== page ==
Navigating the law on holidays is not easy. Recently, there have been a number of important Court decisions clarifying different points, but there are still uncertainties. Here is a brief guide highlighting some of the key issues.
Minimum holiday entitlement
Workers are generally entitled to paid statutory minimum holiday, which is 5.6 weeks’ annual leave. This is equivalent to 28 days for people who work five days a week. Part-time workers are entitled to 28 days’ holiday reduced pro rata, depending on the number of days they work each week.
The entitlement includes bank and public holidays, and there is no specific right to time off on these days.
A worker must give notice if they wish to take statutory leave. And the notice must be at least twice as long as the length of holiday that they are requesting. So if the worker plans to take ten days’ holiday, they would have to give at least twenty days’ notice. However, employers may refuse the holiday request provided they give appropriate notice themselves. They must give at least as many calendar days before the start of the leave as the number of days they are refusing. Usually the minimum statutory holiday must be used up in the same leave year, although there are some exceptions. For example, employees on maternity leave or long-term sickness absence can carry over unused holiday to the next year.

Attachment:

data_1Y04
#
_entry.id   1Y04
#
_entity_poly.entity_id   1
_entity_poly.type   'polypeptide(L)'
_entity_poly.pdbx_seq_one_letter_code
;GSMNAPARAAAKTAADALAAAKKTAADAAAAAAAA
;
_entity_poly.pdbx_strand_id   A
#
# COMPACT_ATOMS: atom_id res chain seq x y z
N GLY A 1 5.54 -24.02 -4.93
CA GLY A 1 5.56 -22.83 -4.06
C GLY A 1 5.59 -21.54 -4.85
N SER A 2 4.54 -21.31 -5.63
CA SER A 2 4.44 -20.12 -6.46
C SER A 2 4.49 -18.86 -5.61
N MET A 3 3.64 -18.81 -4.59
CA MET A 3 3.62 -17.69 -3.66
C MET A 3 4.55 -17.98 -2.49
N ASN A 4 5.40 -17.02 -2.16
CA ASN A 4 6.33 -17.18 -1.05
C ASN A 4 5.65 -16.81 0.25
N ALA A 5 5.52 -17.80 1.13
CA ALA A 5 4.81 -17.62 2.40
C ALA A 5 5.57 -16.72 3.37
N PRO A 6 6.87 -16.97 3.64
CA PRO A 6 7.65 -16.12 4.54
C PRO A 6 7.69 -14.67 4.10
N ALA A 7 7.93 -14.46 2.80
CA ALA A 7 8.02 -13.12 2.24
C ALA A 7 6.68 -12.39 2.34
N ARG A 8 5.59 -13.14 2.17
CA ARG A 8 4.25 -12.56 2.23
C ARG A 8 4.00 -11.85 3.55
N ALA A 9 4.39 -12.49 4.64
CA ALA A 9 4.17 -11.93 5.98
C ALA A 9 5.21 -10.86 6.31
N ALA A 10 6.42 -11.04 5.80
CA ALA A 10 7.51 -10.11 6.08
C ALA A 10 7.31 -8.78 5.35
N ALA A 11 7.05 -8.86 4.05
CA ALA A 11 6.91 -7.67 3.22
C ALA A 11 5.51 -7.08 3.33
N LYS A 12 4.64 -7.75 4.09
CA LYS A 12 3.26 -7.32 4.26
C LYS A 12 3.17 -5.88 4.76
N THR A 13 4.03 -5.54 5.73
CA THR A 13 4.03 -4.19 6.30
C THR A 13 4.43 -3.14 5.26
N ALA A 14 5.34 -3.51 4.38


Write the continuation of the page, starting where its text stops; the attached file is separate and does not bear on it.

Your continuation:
The European Court of Justice has held that in situations where workers are not allowed to exercise their rights to paid leave they can claim for their entire period of work. The particular case is to be heard by the Court of Appeal for further consideration.
The rules regarding holiday claims are complicated, and specific advice should be sought.
Contractual holiday entitlement
Employers frequently give their staff more holiday than the minimum leave required. The holiday entitlement and the rules will usually be set out in the employment contract /staff handbook.
When dealing with holiday requests, there are no specific requirements on how employers should prioritise them. Many businesses though have a policy or unwritten leave etiquette, and requests are often handled on a “first come, first served basis”.
According to EU law and recent interpretations in the UK Courts, the first four weeks of any statutory annual leave each year must be calculated on the basis of normal remuneration which should include:
- Contractual commission payments
- Productivity, performance and incentive bonuses
- Overtime (including voluntary overtime where there is a settled and regular pattern)
- Shift allowances, premiums and travel allowances
- Standby payments
Under UK law, there are rules for calculating statutory holiday pay – which depend on whether the worker is: a) working normal working hours which do not vary b) working normal working hours which do vary or c) not working normal hours.
These requirements do not apply to contractual holiday over and above statutory minimum holiday though having different calculations could cause administrative challenges for employers.
The law on holiday entitlement and holiday pay is notoriously complicated, and has been in a state of flux for some time. There are plenty of other matters to grapple with too, and if you are in any doubt you should obtain specific legal advice.
I have written an article on this topic which was published in the Independent.
If you have any queries relating to holidays or need advice on other employment law queries please call 0203 797 1264.